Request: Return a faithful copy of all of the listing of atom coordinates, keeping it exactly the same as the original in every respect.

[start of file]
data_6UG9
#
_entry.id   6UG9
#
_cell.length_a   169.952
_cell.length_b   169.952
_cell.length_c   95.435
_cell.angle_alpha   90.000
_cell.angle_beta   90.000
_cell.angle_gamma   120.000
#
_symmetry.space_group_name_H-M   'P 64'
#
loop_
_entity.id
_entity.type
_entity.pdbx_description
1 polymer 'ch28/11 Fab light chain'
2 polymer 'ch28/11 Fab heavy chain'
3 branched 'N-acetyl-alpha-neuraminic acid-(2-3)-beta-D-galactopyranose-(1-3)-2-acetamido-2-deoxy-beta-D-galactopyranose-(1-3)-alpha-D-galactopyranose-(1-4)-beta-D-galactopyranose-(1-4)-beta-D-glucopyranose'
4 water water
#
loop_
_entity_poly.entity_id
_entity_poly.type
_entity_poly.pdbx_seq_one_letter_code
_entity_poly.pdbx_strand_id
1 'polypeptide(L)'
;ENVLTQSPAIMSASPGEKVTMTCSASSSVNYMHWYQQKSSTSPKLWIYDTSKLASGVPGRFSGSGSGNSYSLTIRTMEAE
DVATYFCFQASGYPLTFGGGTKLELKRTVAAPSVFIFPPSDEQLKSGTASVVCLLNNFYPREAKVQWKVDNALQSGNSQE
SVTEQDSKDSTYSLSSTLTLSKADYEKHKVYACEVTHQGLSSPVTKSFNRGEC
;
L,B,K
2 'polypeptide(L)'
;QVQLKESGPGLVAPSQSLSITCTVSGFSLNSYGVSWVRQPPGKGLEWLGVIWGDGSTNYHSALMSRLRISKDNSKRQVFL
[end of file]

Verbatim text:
data_6UG9
#
_entry.id   6UG9
#
_cell.length_a   169.952
_cell.length_b   169.952
_cell.length_c   95.435
_cell.angle_alpha   90.000
_cell.angle_beta   90.000
_cell.angle_gamma   120.000
#
_symmetry.space_group_name_H-M   'P 64'
#
loop_
_entity.id
_entity.type
_entity.pdbx_description
1 polymer 'ch28/11 Fab light chain'
2 polymer 'ch28/11 Fab heavy chain'
3 branched 'N-acetyl-alpha-neuraminic acid-(2-3)-beta-D-galactopyranose-(1-3)-2-acetamido-2-deoxy-beta-D-galactopyranose-(1-3)-alpha-D-galactopyranose-(1-4)-beta-D-galactopyranose-(1-4)-beta-D-glucopyranose'
4 water water
#
loop_
_entity_poly.entity_id
_entity_poly.type
_entity_poly.pdbx_seq_one_letter_code
_entity_poly.pdbx_strand_id
1 'polypeptide(L)'
;ENVLTQSPAIMSASPGEKVTMTCSASSSVNYMHWYQQKSSTSPKLWIYDTSKLASGVPGRFSGSGSGNSYSLTIRTMEAE
DVATYFCFQASGYPLTFGGGTKLELKRTVAAPSVFIFPPSDEQLKSGTASVVCLLNNFYPREAKVQWKVDNALQSGNSQE
SVTEQDSKDSTYSLSSTLTLSKADYEKHKVYACEVTHQGLSSPVTKSFNRGEC
;
L,B,K
2 'polypeptide(L)'
;QVQLKESGPGLVAPSQSLSITCTVSGFSLNSYGVSWVRQPPGKGLEWLGVIWGDGSTNYHSALMSRLRISKDNSKRQVFL